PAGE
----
Punk on Film, continued: Eric Nakamura

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Posted May 7, 2014 by The Argonaut in News
The Dwarves at Coconut Teaszer, 1992, by Nakamura

The Dwarves at Coconut Teaszer, 1992, by Nakamura

Before he founded his Giant Robot empire, Eric Nakamura was a kid with a camera who documented the Westside punk scene’s transition into the 1990s.

Armed with his Nikon F3, the Palisades Charter High School graduate caught Chicago punkers The Dwarves on several occasions, including at the Coconut Teaszer in 1992.

“The shows are among the roughest I went to. I’ve seen the guitar player hit people in the head with the neck of his guitar. The singer, Blag [Dahlia], would swing the microphone like a mace and hit people hard with it,” Nakamura recalled. “That’s a band where you don’t know what can happen. The show can end in 15 minutes; a fight could break out. The lead singer would go with it. A girl pulled down his pants and his [penis] is just hanging out.”

Fishbone’s “Dirty” Walter Kibby at the Santa Monica Civic, 1988, by Nakamura

Fishbone’s “Dirty” Walter Kibby at the Santa Monica Civic, 1988, by Nakamura

Nakamura also captured Mike Watt performing with Firehouse in 1989 at Santa Monica College, where Nakamura was on a committee to enlist bands to play at school events. He also helped bring Jawbreaker, Leaving Trains, Soundgarden and Young MC to perform at SMC, and organized backyard parties at Olympic Boulevard and Beloit Avenue in West L.A. that featured bands such as Jawbreaker.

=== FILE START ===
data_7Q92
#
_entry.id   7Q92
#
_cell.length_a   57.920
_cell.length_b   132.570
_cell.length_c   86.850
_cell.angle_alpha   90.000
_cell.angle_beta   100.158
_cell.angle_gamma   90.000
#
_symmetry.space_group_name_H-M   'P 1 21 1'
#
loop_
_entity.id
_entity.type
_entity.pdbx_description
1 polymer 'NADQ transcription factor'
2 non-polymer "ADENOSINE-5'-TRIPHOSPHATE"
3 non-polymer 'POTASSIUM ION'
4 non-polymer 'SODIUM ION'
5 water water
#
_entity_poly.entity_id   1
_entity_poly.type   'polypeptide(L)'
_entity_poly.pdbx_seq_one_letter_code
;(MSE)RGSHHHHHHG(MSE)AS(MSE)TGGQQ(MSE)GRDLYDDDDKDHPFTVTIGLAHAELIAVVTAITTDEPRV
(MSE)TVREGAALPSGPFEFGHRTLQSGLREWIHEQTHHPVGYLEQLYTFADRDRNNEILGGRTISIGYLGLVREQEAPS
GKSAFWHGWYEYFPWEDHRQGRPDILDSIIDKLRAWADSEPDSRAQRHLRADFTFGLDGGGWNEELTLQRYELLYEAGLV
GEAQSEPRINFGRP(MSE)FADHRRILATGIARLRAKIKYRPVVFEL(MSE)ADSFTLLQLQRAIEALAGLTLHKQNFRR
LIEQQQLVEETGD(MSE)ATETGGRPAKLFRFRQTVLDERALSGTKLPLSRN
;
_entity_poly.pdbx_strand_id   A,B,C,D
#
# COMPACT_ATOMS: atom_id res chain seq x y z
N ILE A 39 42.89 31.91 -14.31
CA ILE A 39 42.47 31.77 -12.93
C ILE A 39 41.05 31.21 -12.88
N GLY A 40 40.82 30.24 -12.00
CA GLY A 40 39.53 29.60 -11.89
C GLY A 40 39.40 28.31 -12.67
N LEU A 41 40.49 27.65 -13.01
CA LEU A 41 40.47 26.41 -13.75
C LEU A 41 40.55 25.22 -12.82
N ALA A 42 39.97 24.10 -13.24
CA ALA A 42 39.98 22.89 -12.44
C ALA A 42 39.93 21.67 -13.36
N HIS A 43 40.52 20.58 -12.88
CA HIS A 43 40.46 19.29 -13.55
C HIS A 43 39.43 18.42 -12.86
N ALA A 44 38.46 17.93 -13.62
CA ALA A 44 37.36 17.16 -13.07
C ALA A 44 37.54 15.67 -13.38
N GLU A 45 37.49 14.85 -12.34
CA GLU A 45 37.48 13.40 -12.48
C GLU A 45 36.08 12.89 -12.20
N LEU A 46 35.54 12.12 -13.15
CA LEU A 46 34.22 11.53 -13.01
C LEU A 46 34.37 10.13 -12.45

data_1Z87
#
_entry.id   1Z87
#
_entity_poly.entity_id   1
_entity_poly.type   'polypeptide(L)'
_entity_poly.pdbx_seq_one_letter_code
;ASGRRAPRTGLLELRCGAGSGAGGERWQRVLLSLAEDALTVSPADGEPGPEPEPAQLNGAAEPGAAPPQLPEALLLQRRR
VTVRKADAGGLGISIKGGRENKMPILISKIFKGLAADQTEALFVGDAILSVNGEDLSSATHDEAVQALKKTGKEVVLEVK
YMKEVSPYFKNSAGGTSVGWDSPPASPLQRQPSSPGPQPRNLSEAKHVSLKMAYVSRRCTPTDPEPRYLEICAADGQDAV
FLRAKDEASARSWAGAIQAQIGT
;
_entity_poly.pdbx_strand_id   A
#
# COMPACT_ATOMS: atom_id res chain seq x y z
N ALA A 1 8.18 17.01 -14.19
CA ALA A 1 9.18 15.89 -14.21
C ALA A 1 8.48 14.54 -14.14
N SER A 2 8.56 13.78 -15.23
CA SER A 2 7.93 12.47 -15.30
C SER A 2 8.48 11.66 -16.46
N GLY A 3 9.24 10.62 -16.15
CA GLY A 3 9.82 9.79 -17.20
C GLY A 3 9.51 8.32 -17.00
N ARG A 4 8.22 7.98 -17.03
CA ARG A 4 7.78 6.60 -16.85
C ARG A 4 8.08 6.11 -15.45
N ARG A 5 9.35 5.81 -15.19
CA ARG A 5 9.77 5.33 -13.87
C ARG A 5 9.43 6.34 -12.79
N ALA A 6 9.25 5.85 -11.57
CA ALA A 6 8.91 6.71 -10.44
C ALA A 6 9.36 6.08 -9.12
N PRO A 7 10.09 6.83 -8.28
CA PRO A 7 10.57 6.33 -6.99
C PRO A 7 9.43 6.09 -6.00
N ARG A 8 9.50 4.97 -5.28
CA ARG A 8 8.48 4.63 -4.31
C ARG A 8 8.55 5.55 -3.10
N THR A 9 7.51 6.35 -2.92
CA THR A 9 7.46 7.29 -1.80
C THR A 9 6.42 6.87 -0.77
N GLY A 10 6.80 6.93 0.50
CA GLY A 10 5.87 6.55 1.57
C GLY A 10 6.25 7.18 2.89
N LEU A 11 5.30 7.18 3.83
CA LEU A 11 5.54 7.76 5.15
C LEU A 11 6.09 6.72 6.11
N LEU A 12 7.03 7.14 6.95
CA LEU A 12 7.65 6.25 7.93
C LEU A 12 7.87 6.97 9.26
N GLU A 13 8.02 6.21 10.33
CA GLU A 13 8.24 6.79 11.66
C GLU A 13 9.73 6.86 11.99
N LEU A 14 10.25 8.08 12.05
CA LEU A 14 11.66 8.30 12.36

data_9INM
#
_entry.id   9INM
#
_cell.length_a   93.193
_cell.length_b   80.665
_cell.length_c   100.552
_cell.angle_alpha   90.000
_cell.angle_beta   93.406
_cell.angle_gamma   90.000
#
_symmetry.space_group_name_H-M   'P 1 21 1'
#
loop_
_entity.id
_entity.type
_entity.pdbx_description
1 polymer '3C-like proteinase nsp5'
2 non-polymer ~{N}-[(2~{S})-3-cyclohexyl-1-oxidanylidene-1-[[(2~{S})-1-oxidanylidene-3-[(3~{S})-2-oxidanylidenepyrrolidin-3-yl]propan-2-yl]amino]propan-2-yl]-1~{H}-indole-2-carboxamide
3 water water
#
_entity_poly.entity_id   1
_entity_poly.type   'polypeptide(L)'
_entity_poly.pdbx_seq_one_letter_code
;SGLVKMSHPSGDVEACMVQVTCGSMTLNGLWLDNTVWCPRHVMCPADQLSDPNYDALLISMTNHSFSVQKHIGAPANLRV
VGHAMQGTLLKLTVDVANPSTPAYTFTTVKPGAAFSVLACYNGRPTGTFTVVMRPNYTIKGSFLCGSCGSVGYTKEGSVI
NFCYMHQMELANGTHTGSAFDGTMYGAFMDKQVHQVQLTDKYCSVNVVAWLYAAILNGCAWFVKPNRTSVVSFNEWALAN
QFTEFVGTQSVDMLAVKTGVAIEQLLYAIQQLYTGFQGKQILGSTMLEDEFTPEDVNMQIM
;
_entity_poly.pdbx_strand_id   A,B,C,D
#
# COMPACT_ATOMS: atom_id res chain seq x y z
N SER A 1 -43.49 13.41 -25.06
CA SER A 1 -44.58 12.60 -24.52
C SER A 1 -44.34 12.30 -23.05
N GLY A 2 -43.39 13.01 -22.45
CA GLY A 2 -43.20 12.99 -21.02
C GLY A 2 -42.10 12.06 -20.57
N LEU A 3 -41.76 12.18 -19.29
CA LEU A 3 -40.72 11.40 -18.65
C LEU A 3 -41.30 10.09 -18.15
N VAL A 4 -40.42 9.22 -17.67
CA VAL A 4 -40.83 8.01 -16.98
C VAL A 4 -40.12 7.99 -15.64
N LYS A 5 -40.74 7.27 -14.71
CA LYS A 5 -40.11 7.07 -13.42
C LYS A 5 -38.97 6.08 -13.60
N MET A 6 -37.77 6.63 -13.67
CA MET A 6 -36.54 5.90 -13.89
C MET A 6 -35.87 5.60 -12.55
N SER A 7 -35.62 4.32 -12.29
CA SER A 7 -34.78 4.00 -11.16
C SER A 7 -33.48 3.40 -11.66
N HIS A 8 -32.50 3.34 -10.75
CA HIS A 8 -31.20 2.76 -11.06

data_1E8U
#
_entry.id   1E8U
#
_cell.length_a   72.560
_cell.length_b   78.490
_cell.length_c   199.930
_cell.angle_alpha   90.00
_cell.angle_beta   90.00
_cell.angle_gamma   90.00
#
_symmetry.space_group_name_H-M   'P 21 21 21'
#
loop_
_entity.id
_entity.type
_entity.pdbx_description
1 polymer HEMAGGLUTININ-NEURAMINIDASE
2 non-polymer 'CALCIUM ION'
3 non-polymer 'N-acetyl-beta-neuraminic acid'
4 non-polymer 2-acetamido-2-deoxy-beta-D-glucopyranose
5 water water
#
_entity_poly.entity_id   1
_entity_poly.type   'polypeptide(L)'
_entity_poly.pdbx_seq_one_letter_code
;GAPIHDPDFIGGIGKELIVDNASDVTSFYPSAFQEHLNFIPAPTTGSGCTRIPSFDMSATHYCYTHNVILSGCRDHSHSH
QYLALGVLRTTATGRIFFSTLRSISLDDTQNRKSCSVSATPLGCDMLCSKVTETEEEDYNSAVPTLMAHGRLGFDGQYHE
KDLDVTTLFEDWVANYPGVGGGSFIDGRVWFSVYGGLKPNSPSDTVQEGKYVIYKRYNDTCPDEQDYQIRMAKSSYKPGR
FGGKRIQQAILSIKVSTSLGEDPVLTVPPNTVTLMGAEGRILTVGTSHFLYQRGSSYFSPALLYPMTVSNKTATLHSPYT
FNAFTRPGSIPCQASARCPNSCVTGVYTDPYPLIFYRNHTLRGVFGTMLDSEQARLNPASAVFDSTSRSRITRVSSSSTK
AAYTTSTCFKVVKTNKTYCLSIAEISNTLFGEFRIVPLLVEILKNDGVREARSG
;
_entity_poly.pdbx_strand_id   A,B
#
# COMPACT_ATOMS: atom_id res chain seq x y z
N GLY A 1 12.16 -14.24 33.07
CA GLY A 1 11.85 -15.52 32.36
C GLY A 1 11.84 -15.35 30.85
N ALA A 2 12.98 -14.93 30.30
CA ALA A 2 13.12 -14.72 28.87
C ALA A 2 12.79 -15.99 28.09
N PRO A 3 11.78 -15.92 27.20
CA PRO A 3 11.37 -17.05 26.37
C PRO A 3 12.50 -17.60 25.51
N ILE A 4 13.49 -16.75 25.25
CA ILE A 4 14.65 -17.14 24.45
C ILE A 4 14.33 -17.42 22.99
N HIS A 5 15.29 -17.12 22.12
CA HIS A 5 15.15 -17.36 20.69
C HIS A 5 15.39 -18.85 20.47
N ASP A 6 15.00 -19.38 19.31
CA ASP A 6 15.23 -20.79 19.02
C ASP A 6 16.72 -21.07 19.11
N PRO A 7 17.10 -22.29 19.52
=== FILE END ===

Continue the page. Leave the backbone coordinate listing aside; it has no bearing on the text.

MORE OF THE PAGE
After college, Nakamura shot photos for the Palisadian-Post in Pacific Palisades and, in 1994, entered L.A.’s thriving ‘zine scene with partner Martin Wong to create Giant Robot, an Asian-American pop culture magazine that ran for nearly 20 years. By 2001, Nakamura had launched the first Giant Robot toy and book store on Sawtelle Boulevard. Other locations soon followed, including in Silver Lake, New York and San Francisco. He expanded his Sawtelle reach with GR2 Gallery and is credited as a kick-starter of the Westside’s Little Osaka district.

Kathleen Hanna of Bikini Kill at Jabberjaw, 1992, by Nakamura

Kathleen Hanna of Bikini Kill at Jabberjaw, 1992, by Nakamura

Nakamura, 44, continues to manage the Giant Robot franchise in his native West Los Angeles and has curated three Giant Robot Biennale shows at the Japanese American National Museum. An exhibit of his punk rock photography, “Punk Photos B-Shots,” continues through Sunday at Balconi Coffee, 11301 W. Olympic Blvd., Ste. 124. Call (310) 906-0267 or visit balconicoffee.com.

giantrobot.com

–Michael Aushenker


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